Many people believe that when damage occurs to their home, they can make a claim against their insurance policy and all will be well. This is not necessarily so.
Here are two examples of where two insurance companies had initially denied coverage to the homeowners for part of their claims. The areas in both of the homes in question were undamaged by the cause of the loss. However, each town’s building inspectors required this additional code work as part of the overall repairs. The additional work was necessary to bring the homes into compliance with current building codes. Code upgrade repair costs can range from just a few dollars to tens of thousands.
In the two claims noted above, the issues of code compliance became an integral part of the repairs and settlements. The first claim dealt with frozen and burst water pipes that damaged the home. The addition attached to the rear of the home required complete removal of the ceiling, walls and floor to properly dry out the room. Once removed, it was discovered that insects and rot had damaged 60% of the wall and floor framing.
The claims adjuster from the insurance company advised that there was no coverage for the replacement of these materials. We disagreed and sought out industry opinions to help prove our case. In addition, we met with the town building inspector, who advised that we could not replace the insulation, wiring and coverings without first addressing the rotted and insect damaged areas. He also noted that the foundation was too close to the ground and it had to be raised to conform to today’s code requirements.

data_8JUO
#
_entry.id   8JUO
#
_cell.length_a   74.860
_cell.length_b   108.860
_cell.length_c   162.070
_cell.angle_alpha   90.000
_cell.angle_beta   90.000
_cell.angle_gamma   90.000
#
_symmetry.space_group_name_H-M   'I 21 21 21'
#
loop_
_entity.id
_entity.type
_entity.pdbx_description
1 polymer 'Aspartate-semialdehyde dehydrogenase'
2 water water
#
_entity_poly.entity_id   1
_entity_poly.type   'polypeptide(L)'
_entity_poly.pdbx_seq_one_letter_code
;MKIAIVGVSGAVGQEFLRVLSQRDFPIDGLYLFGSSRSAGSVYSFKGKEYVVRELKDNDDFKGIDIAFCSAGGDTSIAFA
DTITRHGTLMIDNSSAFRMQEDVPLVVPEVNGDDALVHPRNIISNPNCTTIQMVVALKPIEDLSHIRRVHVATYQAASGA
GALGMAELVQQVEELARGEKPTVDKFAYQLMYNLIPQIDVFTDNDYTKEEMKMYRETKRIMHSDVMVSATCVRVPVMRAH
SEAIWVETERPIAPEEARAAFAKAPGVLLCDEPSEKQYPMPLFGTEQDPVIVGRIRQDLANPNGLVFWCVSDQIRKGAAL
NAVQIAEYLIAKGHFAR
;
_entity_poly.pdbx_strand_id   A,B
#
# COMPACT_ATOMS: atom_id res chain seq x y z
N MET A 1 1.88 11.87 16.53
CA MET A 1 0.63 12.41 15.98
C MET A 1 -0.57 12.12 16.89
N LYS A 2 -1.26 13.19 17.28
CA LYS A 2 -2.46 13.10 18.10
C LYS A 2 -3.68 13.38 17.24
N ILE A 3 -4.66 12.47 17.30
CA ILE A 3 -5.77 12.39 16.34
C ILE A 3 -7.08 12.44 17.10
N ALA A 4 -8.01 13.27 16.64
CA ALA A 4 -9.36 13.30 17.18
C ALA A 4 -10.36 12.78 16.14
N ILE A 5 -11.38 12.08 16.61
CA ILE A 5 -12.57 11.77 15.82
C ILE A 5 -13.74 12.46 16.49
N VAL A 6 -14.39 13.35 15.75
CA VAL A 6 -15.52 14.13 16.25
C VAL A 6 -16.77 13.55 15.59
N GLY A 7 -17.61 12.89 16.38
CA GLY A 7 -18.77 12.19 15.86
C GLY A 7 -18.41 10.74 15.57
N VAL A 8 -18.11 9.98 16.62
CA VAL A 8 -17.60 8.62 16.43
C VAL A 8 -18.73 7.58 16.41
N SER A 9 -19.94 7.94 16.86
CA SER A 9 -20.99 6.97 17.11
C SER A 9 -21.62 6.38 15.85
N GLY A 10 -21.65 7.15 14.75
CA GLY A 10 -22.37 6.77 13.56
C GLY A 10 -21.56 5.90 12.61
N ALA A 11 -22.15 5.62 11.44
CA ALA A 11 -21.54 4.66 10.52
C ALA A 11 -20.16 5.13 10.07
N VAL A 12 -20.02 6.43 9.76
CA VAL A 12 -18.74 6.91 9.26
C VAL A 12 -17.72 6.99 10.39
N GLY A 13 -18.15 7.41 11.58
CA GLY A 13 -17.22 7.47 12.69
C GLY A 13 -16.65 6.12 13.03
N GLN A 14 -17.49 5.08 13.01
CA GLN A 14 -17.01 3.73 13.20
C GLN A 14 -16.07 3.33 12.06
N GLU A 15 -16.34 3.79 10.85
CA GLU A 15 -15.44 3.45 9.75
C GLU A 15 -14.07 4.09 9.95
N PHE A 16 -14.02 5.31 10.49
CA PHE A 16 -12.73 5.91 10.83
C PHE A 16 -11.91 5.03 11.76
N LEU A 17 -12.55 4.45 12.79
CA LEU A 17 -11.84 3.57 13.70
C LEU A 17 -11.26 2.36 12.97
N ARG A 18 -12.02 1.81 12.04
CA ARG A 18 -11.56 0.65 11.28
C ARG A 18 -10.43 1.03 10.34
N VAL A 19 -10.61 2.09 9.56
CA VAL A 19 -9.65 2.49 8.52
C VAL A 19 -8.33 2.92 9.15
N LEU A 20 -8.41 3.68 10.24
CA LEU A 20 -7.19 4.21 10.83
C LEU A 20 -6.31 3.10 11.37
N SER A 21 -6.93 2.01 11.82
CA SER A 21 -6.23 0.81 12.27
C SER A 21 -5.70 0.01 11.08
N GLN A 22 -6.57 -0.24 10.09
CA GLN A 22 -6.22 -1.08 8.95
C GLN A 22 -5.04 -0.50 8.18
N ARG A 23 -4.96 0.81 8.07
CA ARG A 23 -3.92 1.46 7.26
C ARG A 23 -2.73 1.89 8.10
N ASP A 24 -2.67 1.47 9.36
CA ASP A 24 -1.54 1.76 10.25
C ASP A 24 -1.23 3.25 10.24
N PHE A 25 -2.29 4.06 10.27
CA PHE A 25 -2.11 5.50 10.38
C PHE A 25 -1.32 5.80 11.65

We presented these findings to the insurance company’s adjuster. Upon review, the insurance company agreed with us that the entire room had to be replaced, excluding the roof. The framing, windows, doors, electrical and heating utilities were replaced and paid for by the insurance company. The extra cost of the code work was $19,000. The repair costs of the direct water damages were $18,000. The code claim exceeded the water damage claim!
The second claim dealt with an electrical fire within old knob and tube wiring in a three-family rental building. Since the building was initially designed as a single-family home, there was no separation of electric usage between the units. This was unacceptable to the town’s electrical inspector. On his order, the client/landlord was required to replace, rewire as necessary, and separate out electric panels and meters for each of the three units.
Further, a fourth panel and meter had to be installed along with escape lights. The costs to complete these add-ons exceeded $15,000. Ultimately, the insurance company agreed to pay for these expenses as a result of our research and coverage interpretations.
Many claims have some sort of code requirement in them. However, without the knowledge of what to ask for and how, most property owners unnecessarily pay for these items out of their own pockets. Having qualified and competent Public Adjusters working for you can be the difference between your receiving money to complete these repairs or having to borrow money from your local bank.
You may wish to purchase this coverage if you don’t already have it attached to your policy. Contact your agent or broker to see if the coverage exists within your policy and if it’s sufficient to cover all that may be required for your home. An annual review of your policy with your agent or broker is recommended, just in case changes have occurred to the home or to the people within it during the year.
Wishing you all a claim-free and enjoyable summer.